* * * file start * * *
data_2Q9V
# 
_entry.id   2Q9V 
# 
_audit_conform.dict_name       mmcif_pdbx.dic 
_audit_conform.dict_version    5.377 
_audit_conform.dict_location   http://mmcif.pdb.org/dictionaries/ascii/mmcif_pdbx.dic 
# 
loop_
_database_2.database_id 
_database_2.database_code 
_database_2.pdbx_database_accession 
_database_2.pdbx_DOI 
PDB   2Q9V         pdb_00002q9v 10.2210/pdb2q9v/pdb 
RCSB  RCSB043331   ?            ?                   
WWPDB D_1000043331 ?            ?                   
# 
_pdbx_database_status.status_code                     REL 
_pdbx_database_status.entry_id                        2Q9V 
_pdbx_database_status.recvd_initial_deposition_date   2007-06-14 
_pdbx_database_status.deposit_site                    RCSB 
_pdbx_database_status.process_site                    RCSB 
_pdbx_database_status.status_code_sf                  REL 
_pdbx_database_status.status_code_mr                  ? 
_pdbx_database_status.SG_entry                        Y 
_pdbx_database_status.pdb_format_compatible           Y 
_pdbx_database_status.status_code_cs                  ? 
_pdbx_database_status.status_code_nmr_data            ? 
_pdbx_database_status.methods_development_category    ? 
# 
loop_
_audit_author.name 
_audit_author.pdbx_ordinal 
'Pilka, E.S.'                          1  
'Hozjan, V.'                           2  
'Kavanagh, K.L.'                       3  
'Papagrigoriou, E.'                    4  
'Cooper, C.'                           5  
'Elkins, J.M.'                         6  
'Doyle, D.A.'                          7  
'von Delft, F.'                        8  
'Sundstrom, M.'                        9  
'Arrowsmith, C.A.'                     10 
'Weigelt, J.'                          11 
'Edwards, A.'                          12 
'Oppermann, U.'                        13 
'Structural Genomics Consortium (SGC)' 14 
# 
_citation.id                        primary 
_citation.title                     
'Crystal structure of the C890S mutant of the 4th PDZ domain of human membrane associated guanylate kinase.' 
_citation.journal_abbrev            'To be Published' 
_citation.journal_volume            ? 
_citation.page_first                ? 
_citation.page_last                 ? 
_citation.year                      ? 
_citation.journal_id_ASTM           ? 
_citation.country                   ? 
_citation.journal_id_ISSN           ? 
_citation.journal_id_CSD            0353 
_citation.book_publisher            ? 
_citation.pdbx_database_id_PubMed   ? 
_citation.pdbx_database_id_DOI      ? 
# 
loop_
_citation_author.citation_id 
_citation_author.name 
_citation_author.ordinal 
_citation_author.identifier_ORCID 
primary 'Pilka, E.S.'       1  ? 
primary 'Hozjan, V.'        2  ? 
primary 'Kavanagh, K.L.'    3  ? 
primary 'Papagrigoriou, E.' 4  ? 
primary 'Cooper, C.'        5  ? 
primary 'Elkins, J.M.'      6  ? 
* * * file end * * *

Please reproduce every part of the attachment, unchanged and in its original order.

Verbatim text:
data_2Q9V
# 
_entry.id   2Q9V 
# 
_audit_conform.dict_name       mmcif_pdbx.dic 
_audit_conform.dict_version    5.377 
_audit_conform.dict_location   http://mmcif.pdb.org/dictionaries/ascii/mmcif_pdbx.dic 
# 
loop_
_database_2.database_id 
_database_2.database_code 
_database_2.pdbx_database_accession 
_database_2.pdbx_DOI 
PDB   2Q9V         pdb_00002q9v 10.2210/pdb2q9v/pdb 
RCSB  RCSB043331   ?            ?                   
WWPDB D_1000043331 ?            ?                   
# 
_pdbx_database_status.status_code                     REL 
_pdbx_database_status.entry_id                        2Q9V 
_pdbx_database_status.recvd_initial_deposition_date   2007-06-14 
_pdbx_database_status.deposit_site                    RCSB 
_pdbx_database_status.process_site                    RCSB 
_pdbx_database_status.status_code_sf                  REL 
_pdbx_database_status.status_code_mr                  ? 
_pdbx_database_status.SG_entry                        Y 
_pdbx_database_status.pdb_format_compatible           Y 
_pdbx_database_status.status_code_cs                  ? 
_pdbx_database_status.status_code_nmr_data            ? 
_pdbx_database_status.methods_development_category    ? 
# 
loop_
_audit_author.name 
_audit_author.pdbx_ordinal 
'Pilka, E.S.'                          1  
'Hozjan, V.'                           2  
'Kavanagh, K.L.'                       3  
'Papagrigoriou, E.'                    4  
'Cooper, C.'                           5  
'Elkins, J.M.'                         6  
'Doyle, D.A.'                          7  
'von Delft, F.'                        8  
'Sundstrom, M.'                        9  
'Arrowsmith, C.A.'                     10 
'Weigelt, J.'                          11 
'Edwards, A.'                          12 
'Oppermann, U.'                        13 
'Structural Genomics Consortium (SGC)' 14 
# 
_citation.id                        primary 
_citation.title                     
'Crystal structure of the C890S mutant of the 4th PDZ domain of human membrane associated guanylate kinase.' 
_citation.journal_abbrev            'To be Published' 
_citation.journal_volume            ? 
_citation.page_first                ? 
_citation.page_last                 ? 
_citation.year                      ? 
_citation.journal_id_ASTM           ? 
_citation.country                   ? 
_citation.journal_id_ISSN           ? 
_citation.journal_id_CSD            0353 
_citation.book_publisher            ? 
_citation.pdbx_database_id_PubMed   ? 
_citation.pdbx_database_id_DOI      ? 
# 
loop_
_citation_author.citation_id 
_citation_author.name 
_citation_author.ordinal 
_citation_author.identifier_ORCID 
primary 'Pilka, E.S.'       1  ? 
primary 'Hozjan, V.'        2  ? 
primary 'Kavanagh, K.L.'    3  ? 
primary 'Papagrigoriou, E.' 4  ? 
primary 'Cooper, C.'        5  ? 
primary 'Elkins, J.M.'      6  ? 